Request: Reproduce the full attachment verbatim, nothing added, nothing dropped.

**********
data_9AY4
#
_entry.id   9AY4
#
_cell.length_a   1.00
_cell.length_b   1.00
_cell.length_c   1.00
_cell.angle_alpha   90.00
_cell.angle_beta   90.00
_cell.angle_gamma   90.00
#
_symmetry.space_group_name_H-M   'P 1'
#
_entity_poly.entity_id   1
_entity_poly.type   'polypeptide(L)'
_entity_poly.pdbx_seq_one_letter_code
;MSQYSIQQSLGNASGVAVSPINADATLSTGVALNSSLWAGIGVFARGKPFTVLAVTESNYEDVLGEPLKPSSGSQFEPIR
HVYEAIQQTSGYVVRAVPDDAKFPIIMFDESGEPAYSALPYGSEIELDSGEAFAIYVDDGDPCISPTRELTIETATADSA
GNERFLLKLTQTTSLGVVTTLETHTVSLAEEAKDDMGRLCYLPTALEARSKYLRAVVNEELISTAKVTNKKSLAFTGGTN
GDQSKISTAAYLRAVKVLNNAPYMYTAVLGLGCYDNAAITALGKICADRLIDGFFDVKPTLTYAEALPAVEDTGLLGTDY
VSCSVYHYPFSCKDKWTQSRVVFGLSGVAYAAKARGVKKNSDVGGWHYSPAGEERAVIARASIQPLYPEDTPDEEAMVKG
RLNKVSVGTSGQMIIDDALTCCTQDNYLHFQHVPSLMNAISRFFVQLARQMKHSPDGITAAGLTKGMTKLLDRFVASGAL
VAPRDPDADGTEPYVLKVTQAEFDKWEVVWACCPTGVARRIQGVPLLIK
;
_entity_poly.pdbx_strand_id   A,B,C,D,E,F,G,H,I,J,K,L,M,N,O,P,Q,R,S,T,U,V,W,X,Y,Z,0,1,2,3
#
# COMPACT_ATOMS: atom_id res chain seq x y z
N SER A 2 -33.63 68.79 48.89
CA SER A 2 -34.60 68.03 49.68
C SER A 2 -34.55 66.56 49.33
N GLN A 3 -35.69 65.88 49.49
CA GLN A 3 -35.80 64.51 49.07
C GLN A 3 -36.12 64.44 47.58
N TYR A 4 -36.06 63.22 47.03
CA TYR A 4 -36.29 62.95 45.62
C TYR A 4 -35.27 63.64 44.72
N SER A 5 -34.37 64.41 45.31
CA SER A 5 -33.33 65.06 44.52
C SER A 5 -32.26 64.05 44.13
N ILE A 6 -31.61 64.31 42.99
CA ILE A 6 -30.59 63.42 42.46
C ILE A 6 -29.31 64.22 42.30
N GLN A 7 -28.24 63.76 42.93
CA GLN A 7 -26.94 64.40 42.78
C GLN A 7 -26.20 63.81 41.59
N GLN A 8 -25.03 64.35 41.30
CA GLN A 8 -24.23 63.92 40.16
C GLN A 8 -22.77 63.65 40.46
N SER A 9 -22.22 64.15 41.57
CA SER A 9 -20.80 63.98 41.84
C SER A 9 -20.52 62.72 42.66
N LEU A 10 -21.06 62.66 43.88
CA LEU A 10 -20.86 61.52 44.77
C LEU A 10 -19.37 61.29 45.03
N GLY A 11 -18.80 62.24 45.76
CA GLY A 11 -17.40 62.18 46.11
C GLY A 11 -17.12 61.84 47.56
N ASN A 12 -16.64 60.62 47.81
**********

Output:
data_9AY4
#
_entry.id   9AY4
#
_cell.length_a   1.00
_cell.length_b   1.00
_cell.length_c   1.00
_cell.angle_alpha   90.00
_cell.angle_beta   90.00
_cell.angle_gamma   90.00
#
_symmetry.space_group_name_H-M   'P 1'
#
_entity_poly.entity_id   1
_entity_poly.type   'polypeptide(L)'
_entity_poly.pdbx_seq_one_letter_code
;MSQYSIQQSLGNASGVAVSPINADATLSTGVALNSSLWAGIGVFARGKPFTVLAVTESNYEDVLGEPLKPSSGSQFEPIR
HVYEAIQQTSGYVVRAVPDDAKFPIIMFDESGEPAYSALPYGSEIELDSGEAFAIYVDDGDPCISPTRELTIETATADSA
GNERFLLKLTQTTSLGVVTTLETHTVSLAEEAKDDMGRLCYLPTALEARSKYLRAVVNEELISTAKVTNKKSLAFTGGTN
GDQSKISTAAYLRAVKVLNNAPYMYTAVLGLGCYDNAAITALGKICADRLIDGFFDVKPTLTYAEALPAVEDTGLLGTDY
VSCSVYHYPFSCKDKWTQSRVVFGLSGVAYAAKARGVKKNSDVGGWHYSPAGEERAVIARASIQPLYPEDTPDEEAMVKG
RLNKVSVGTSGQMIIDDALTCCTQDNYLHFQHVPSLMNAISRFFVQLARQMKHSPDGITAAGLTKGMTKLLDRFVASGAL
VAPRDPDADGTEPYVLKVTQAEFDKWEVVWACCPTGVARRIQGVPLLIK
;
_entity_poly.pdbx_strand_id   A,B,C,D,E,F,G,H,I,J,K,L,M,N,O,P,Q,R,S,T,U,V,W,X,Y,Z,0,1,2,3
#
# COMPACT_ATOMS: atom_id res chain seq x y z
N SER A 2 -33.63 68.79 48.89
CA SER A 2 -34.60 68.03 49.68
C SER A 2 -34.55 66.56 49.33
N GLN A 3 -35.69 65.88 49.49
CA GLN A 3 -35.80 64.51 49.07
C GLN A 3 -36.12 64.44 47.58
N TYR A 4 -36.06 63.22 47.03
CA TYR A 4 -36.29 62.95 45.62
C TYR A 4 -35.27 63.64 44.72
N SER A 5 -34.37 64.41 45.31
CA SER A 5 -33.33 65.06 44.52
C SER A 5 -32.26 64.05 44.13
N ILE A 6 -31.61 64.31 42.99
CA ILE A 6 -30.59 63.42 42.46
C ILE A 6 -29.31 64.22 42.30
N GLN A 7 -28.24 63.76 42.93
CA GLN A 7 -26.94 64.40 42.78
C GLN A 7 -26.20 63.81 41.59
N GLN A 8 -25.03 64.35 41.30
CA GLN A 8 -24.23 63.92 40.16
C GLN A 8 -22.77 63.65 40.46
N SER A 9 -22.22 64.15 41.57
CA SER A 9 -20.80 63.98 41.84
C SER A 9 -20.52 62.72 42.66
N LEU A 10 -21.06 62.66 43.88
CA LEU A 10 -20.86 61.52 44.77
C LEU A 10 -19.37 61.29 45.03
N GLY A 11 -18.80 62.24 45.76
CA GLY A 11 -17.40 62.18 46.11
C GLY A 11 -17.12 61.84 47.56
N ASN A 12 -16.64 60.62 47.81